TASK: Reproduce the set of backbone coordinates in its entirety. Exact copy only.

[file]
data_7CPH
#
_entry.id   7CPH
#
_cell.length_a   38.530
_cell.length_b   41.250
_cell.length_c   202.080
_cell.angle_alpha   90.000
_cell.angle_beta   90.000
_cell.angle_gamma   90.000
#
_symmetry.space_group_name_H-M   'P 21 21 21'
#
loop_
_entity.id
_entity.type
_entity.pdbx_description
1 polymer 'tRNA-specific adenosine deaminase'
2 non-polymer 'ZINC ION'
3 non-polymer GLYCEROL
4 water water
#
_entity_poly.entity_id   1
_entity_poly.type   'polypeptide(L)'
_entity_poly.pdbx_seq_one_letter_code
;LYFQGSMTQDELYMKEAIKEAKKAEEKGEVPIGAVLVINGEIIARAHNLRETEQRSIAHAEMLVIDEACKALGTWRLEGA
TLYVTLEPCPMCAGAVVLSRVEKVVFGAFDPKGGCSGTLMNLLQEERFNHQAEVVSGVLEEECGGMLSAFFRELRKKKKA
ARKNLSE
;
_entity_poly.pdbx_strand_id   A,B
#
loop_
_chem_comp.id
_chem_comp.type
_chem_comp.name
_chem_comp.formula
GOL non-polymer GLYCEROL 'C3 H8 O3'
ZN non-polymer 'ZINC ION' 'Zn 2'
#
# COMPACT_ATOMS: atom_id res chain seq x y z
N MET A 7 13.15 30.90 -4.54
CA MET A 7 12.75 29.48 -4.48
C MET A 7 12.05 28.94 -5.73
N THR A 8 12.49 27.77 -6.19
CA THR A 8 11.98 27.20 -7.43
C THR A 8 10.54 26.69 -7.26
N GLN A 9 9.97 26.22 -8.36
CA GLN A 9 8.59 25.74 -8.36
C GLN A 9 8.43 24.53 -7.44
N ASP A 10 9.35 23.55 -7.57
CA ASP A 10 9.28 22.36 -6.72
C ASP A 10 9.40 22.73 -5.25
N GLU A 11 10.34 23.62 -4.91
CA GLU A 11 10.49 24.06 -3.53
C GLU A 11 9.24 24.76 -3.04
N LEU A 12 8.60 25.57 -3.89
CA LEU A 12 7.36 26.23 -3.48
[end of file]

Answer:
data_7CPH
#
_entry.id   7CPH
#
_cell.length_a   38.530
_cell.length_b   41.250
_cell.length_c   202.080
_cell.angle_alpha   90.000
_cell.angle_beta   90.000
_cell.angle_gamma   90.000
#
_symmetry.space_group_name_H-M   'P 21 21 21'
#
loop_
_entity.id
_entity.type
_entity.pdbx_description
1 polymer 'tRNA-specific adenosine deaminase'
2 non-polymer 'ZINC ION'
3 non-polymer GLYCEROL
4 water water
#
_entity_poly.entity_id   1
_entity_poly.type   'polypeptide(L)'
_entity_poly.pdbx_seq_one_letter_code
;LYFQGSMTQDELYMKEAIKEAKKAEEKGEVPIGAVLVINGEIIARAHNLRETEQRSIAHAEMLVIDEACKALGTWRLEGA
TLYVTLEPCPMCAGAVVLSRVEKVVFGAFDPKGGCSGTLMNLLQEERFNHQAEVVSGVLEEECGGMLSAFFRELRKKKKA
ARKNLSE
;
_entity_poly.pdbx_strand_id   A,B
#
loop_
_chem_comp.id
_chem_comp.type
_chem_comp.name
_chem_comp.formula
GOL non-polymer GLYCEROL 'C3 H8 O3'
ZN non-polymer 'ZINC ION' 'Zn 2'
#
# COMPACT_ATOMS: atom_id res chain seq x y z
N MET A 7 13.15 30.90 -4.54
CA MET A 7 12.75 29.48 -4.48
C MET A 7 12.05 28.94 -5.73
N THR A 8 12.49 27.77 -6.19
CA THR A 8 11.98 27.20 -7.43
C THR A 8 10.54 26.69 -7.26
N GLN A 9 9.97 26.22 -8.36
CA GLN A 9 8.59 25.74 -8.36
C GLN A 9 8.43 24.53 -7.44
N ASP A 10 9.35 23.55 -7.57
CA ASP A 10 9.28 22.36 -6.72
C ASP A 10 9.40 22.73 -5.25
N GLU A 11 10.34 23.62 -4.91
CA GLU A 11 10.49 24.06 -3.53
C GLU A 11 9.24 24.76 -3.04
N LEU A 12 8.60 25.57 -3.89
CA LEU A 12 7.36 26.23 -3.48